How Is Water Carbonated? Everything You Need to Know

How Is Water Carbonated? Everything You Need to Know

Carbonated water comes in several forms, including soda water, sparkling water, and even seltzer water. But, when all is said and done, all forms of carbonated water are created when water is infused with carbon dioxide gas under pressure, causing those small and familiar bubbles to form. When this happens, the water becomes effervescent – and far more pleasing for your taste buds.

Let’s take a closer look at what makes up this wonderful bubbly beverage, and how you can carbonate water for a fun drinking experience.

First, you’ll need some carbon dioxide

Carbon dioxide is a colorless, odorless, and incombustible gas that’s one of the most abundant gasses present in our atmosphere. It exists in solid, liquid, or gaseous states and is used in many chemical processes, including  for refrigeration and cooling. Bubbles are created when CO2 is forced into your regular still water under pressure.

To carbonate water, the pressure must remain

If you love the taste and feel of bubbly water on your tongue, and are trying to quit drinking sugary sodas, then you may have considered self-carbonating your water. All you really need is cold water, pressure, and surface contact to create those powerful bubbles.

If you use warmer water, you will find that the beverage will become flat much faster. That’s because CO2 molecules (as all molecules) are much more active in warm temperatures and are able to escape much easier.

To successfully carbonate water with a CO2 tank, the gas regulator valve should be set at 55 PSI, to enable the serving pressure to remain at around 12 PSI. Note that most commercial carbonated waters are only carbonated to approximately 20 PSI, which isn’t nearly enough to keep your bubbles bubbly once you’ve started pouring out and drinking your fizzy beverage.

Acid and carbonation

The carbonation process also changes the taste of the water and gives it that delicious bite that many of us love. This bite is caused by the acid when the carbon dioxide dissolves in the water and then reacts with it forming carbonic acid.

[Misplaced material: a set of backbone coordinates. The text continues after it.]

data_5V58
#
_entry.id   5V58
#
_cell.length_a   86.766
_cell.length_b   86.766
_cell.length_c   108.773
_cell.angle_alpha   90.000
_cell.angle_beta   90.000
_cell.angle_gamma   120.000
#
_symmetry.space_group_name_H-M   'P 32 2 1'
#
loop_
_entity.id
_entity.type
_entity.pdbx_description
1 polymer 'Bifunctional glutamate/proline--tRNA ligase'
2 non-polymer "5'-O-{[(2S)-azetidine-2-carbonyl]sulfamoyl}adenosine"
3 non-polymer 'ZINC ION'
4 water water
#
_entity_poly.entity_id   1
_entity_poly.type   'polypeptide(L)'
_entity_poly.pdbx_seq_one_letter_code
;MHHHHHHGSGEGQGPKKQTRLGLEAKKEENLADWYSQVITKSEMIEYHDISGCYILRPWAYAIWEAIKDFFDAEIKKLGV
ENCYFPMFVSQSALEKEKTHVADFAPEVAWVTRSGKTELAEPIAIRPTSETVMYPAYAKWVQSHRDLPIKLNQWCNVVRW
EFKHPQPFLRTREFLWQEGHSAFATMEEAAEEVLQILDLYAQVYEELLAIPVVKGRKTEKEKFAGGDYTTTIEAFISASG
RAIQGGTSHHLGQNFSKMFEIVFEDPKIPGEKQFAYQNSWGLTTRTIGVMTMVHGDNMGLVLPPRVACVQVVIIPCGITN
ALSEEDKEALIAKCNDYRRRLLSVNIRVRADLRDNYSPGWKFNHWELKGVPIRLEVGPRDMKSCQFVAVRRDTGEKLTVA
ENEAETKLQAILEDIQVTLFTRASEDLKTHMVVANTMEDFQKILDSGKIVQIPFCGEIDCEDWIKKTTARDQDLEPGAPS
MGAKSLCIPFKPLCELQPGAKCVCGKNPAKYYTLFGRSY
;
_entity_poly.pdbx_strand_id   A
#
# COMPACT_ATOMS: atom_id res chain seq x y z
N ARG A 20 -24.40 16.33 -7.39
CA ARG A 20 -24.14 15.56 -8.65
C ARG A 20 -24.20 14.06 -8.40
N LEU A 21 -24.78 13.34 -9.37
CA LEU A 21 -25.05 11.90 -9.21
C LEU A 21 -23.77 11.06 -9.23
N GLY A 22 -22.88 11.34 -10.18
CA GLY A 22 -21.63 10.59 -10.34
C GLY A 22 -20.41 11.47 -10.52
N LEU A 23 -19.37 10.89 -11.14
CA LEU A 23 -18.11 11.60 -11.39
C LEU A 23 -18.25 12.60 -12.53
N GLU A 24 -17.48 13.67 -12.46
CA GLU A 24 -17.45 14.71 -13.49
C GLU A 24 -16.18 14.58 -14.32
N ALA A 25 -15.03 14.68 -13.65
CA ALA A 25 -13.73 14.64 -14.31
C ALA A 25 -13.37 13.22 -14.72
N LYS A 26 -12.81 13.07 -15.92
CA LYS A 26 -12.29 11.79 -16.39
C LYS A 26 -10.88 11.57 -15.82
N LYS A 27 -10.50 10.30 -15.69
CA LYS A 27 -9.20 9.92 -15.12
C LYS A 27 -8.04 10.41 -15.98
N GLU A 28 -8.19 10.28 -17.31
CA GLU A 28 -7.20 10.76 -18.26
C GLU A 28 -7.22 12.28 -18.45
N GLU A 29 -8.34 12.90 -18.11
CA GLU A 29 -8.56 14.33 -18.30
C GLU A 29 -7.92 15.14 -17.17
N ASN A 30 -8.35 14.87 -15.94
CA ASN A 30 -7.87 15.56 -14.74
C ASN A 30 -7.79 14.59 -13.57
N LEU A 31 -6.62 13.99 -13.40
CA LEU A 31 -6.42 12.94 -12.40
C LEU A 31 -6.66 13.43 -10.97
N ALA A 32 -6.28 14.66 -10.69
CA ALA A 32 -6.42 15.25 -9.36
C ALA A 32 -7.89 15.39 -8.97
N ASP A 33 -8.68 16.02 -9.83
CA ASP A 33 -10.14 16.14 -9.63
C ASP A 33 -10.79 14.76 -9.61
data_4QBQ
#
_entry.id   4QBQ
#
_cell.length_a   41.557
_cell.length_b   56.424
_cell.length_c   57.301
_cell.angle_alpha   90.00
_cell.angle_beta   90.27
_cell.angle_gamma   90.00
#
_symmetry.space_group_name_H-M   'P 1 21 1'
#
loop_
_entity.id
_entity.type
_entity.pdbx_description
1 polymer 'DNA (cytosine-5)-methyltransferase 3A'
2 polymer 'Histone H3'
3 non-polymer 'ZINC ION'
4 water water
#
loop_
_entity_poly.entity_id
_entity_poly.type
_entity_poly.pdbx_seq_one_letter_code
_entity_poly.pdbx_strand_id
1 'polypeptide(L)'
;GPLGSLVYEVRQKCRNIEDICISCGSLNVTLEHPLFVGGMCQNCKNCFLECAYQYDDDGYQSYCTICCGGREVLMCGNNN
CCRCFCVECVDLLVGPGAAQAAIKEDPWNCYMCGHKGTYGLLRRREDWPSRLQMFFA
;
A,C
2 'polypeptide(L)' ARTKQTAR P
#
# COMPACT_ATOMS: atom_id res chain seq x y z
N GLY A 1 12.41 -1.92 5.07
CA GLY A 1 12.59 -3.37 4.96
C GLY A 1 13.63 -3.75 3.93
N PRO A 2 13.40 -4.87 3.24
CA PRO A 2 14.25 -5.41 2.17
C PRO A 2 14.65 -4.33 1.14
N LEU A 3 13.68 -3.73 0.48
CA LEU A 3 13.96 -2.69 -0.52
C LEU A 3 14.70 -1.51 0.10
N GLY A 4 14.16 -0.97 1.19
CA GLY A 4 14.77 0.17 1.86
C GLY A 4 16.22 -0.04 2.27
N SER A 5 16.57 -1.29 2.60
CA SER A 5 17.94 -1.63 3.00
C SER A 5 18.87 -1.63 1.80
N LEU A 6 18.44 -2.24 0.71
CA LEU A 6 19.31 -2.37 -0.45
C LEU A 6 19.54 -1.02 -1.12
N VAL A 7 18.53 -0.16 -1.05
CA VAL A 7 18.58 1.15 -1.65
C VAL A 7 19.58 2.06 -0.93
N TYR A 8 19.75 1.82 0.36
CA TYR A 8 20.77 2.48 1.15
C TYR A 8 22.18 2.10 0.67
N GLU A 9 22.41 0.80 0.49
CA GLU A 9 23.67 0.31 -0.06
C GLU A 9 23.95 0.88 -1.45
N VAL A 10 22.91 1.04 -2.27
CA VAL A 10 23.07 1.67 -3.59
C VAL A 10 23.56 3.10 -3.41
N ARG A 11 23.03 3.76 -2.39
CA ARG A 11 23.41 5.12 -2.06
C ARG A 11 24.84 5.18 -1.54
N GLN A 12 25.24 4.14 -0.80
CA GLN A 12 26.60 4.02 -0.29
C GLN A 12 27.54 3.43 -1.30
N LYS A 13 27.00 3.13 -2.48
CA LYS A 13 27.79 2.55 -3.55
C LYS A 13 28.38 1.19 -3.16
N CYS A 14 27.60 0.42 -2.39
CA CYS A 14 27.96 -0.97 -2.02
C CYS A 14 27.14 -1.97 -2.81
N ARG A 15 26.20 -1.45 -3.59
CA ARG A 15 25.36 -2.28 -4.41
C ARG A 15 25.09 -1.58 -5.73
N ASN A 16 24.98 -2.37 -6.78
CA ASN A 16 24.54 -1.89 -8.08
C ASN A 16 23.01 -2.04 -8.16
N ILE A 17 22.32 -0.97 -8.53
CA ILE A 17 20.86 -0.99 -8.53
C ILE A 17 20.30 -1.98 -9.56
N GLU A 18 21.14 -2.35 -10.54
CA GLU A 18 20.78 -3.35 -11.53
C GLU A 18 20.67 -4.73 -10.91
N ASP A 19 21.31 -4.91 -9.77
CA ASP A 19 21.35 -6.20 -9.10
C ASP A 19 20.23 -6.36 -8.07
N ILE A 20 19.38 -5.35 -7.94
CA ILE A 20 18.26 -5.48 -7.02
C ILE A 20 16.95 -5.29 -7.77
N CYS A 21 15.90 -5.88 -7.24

Although this type of acid is weak, it is an essential part of the carbonation process and is how we get that fizziness and that bite we crave.

DIY carbonation – you can do it!

Regulators, tubing, and clamps can be used to build your own self-carbonation system, and in the past, consumers would make soda water at home using an old fashioned seltzer bottle. It included a soda siphon and an attached gas canister that carbonated the water, much like the system inside of whipped cream dispensers.

But you don’t have to follow this complex and laborious path to get great, fresh self-carbonated water.

SodaStream makes self-carbonation easy and simple

Another option is SodaStream. It is a quick and easy one-touch method that you can use to make your favorite bubbly water and beverages at home, instantly and whenever you please. You simply twist on the CO2 canister, push the button to fizz, and pour your delicious drinks into your favorite bottles or glasses. You’ll save money on your weekly grocery bill, and will never have to go out and shop for carbonated water ever again!

SodaStream forces carbon dioxide into your regular tap water to make it fizzy. The gas is stored inside of a carbon dioxide cylinder under high pressure and only makes an exit when injected into your reusable beverage bottles.

So, now that you know how carbonated water can be made – and how SodaStreaming can make the whole process easier, instantaneous and fun - it’s really a no-brainer. Get your hands on a SodaStream self-carbonation machine and let the good, hydrated times start bubbling!

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Sparkle Note

Using non-SodaStream cylinders is not a good idea. All our CO2 cylinders are quality tested when refilled. SodaStream gas cylinders should only be maintained and refilled by SodaStream. Unauthorized refilling of cylinders by third parties could be risky. SodaStream only warrants the safety of cylinders refilled by us, and SodaStream is not responsible for products of any other company or brand, which may damage the Sparkling Water Maker and void the warranty.